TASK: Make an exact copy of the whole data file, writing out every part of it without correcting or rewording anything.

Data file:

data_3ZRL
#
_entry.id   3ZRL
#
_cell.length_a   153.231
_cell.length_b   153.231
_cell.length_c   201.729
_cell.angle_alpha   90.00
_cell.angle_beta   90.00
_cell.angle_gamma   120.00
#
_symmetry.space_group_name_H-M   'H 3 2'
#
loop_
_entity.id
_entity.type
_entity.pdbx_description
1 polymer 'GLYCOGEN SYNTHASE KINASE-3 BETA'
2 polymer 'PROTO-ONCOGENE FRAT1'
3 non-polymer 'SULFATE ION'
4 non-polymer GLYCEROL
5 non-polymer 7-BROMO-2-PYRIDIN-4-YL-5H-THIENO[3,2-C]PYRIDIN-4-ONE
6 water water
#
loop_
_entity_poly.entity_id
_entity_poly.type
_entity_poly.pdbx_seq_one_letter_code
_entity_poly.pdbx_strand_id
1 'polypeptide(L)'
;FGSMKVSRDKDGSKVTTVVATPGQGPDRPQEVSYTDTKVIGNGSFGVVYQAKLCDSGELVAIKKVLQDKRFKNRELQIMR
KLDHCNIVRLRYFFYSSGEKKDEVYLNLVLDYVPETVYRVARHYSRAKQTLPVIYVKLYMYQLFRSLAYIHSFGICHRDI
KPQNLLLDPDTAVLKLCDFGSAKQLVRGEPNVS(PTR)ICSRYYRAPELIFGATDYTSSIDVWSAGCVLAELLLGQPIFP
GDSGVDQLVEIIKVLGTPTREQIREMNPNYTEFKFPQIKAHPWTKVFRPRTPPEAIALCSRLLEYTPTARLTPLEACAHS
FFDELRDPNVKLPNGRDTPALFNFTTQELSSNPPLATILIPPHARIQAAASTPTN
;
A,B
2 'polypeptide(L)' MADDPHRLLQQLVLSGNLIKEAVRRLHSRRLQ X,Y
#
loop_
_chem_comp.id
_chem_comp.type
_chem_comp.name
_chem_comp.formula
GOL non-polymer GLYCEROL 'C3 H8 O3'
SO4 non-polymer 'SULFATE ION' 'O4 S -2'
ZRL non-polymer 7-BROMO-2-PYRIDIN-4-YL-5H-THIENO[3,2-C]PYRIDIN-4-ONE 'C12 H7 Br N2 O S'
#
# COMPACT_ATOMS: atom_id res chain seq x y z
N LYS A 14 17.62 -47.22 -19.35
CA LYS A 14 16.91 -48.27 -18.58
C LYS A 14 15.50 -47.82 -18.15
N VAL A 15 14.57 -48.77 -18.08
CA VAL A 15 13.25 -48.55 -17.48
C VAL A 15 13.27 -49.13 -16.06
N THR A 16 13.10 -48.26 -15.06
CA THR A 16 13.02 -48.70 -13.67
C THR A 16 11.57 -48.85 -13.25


data_3ZRL
#
_entry.id   3ZRL
#
_cell.length_a   153.231
_cell.length_b   153.231
_cell.length_c   201.729
_cell.angle_alpha   90.00
_cell.angle_beta   90.00
_cell.angle_gamma   120.00
#
_symmetry.space_group_name_H-M   'H 3 2'
#
loop_
_entity.id
_entity.type
_entity.pdbx_description
1 polymer 'GLYCOGEN SYNTHASE KINASE-3 BETA'
2 polymer 'PROTO-ONCOGENE FRAT1'
3 non-polymer 'SULFATE ION'
4 non-polymer GLYCEROL
5 non-polymer 7-BROMO-2-PYRIDIN-4-YL-5H-THIENO[3,2-C]PYRIDIN-4-ONE
6 water water
#
loop_
_entity_poly.entity_id
_entity_poly.type
_entity_poly.pdbx_seq_one_letter_code
_entity_poly.pdbx_strand_id
1 'polypeptide(L)'
;FGSMKVSRDKDGSKVTTVVATPGQGPDRPQEVSYTDTKVIGNGSFGVVYQAKLCDSGELVAIKKVLQDKRFKNRELQIMR
KLDHCNIVRLRYFFYSSGEKKDEVYLNLVLDYVPETVYRVARHYSRAKQTLPVIYVKLYMYQLFRSLAYIHSFGICHRDI
KPQNLLLDPDTAVLKLCDFGSAKQLVRGEPNVS(PTR)ICSRYYRAPELIFGATDYTSSIDVWSAGCVLAELLLGQPIFP
GDSGVDQLVEIIKVLGTPTREQIREMNPNYTEFKFPQIKAHPWTKVFRPRTPPEAIALCSRLLEYTPTARLTPLEACAHS
FFDELRDPNVKLPNGRDTPALFNFTTQELSSNPPLATILIPPHARIQAAASTPTN
;
A,B
2 'polypeptide(L)' MADDPHRLLQQLVLSGNLIKEAVRRLHSRRLQ X,Y
#
loop_
_chem_comp.id
_chem_comp.type
_chem_comp.name
_chem_comp.formula
GOL non-polymer GLYCEROL 'C3 H8 O3'
SO4 non-polymer 'SULFATE ION' 'O4 S -2'
ZRL non-polymer 7-BROMO-2-PYRIDIN-4-YL-5H-THIENO[3,2-C]PYRIDIN-4-ONE 'C12 H7 Br N2 O S'
#
# COMPACT_ATOMS: atom_id res chain seq x y z
N LYS A 14 17.62 -47.22 -19.35
CA LYS A 14 16.91 -48.27 -18.58
C LYS A 14 15.50 -47.82 -18.15
N VAL A 15 14.57 -48.77 -18.08
CA VAL A 15 13.25 -48.55 -17.48
C VAL A 15 13.27 -49.13 -16.06
N THR A 16 13.10 -48.26 -15.06
CA THR A 16 13.02 -48.70 -13.67
C THR A 16 11.57 -48.85 -13.25